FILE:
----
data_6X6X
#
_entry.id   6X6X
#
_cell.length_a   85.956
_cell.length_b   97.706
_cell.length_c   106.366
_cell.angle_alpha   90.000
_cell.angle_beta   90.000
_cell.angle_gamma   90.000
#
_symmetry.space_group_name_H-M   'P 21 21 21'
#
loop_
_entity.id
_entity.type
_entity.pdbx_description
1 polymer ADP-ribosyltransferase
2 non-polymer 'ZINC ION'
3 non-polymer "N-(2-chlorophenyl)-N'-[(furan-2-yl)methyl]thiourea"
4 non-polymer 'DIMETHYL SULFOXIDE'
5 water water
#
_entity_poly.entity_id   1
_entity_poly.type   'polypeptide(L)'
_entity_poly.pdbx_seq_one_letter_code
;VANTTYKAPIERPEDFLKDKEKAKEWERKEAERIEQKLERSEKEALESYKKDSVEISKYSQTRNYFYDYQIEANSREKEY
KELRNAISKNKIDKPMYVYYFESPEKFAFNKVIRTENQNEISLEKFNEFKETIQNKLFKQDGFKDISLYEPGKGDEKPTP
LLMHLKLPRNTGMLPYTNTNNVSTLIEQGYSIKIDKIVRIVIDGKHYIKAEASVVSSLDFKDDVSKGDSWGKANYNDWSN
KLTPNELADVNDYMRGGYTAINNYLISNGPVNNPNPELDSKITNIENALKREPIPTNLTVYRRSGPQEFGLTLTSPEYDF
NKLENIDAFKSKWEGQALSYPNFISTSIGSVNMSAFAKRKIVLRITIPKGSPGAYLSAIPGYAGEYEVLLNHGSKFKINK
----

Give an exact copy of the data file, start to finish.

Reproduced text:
data_6X6X
#
_entry.id   6X6X
#
_cell.length_a   85.956
_cell.length_b   97.706
_cell.length_c   106.366
_cell.angle_alpha   90.000
_cell.angle_beta   90.000
_cell.angle_gamma   90.000
#
_symmetry.space_group_name_H-M   'P 21 21 21'
#
loop_
_entity.id
_entity.type
_entity.pdbx_description
1 polymer ADP-ribosyltransferase
2 non-polymer 'ZINC ION'
3 non-polymer "N-(2-chlorophenyl)-N'-[(furan-2-yl)methyl]thiourea"
4 non-polymer 'DIMETHYL SULFOXIDE'
5 water water
#
_entity_poly.entity_id   1
_entity_poly.type   'polypeptide(L)'
_entity_poly.pdbx_seq_one_letter_code
;VANTTYKAPIERPEDFLKDKEKAKEWERKEAERIEQKLERSEKEALESYKKDSVEISKYSQTRNYFYDYQIEANSREKEY
KELRNAISKNKIDKPMYVYYFESPEKFAFNKVIRTENQNEISLEKFNEFKETIQNKLFKQDGFKDISLYEPGKGDEKPTP
LLMHLKLPRNTGMLPYTNTNNVSTLIEQGYSIKIDKIVRIVIDGKHYIKAEASVVSSLDFKDDVSKGDSWGKANYNDWSN
KLTPNELADVNDYMRGGYTAINNYLISNGPVNNPNPELDSKITNIENALKREPIPTNLTVYRRSGPQEFGLTLTSPEYDF
NKLENIDAFKSKWEGQALSYPNFISTSIGSVNMSAFAKRKIVLRITIPKGSPGAYLSAIPGYAGEYEVLLNHGSKFKINK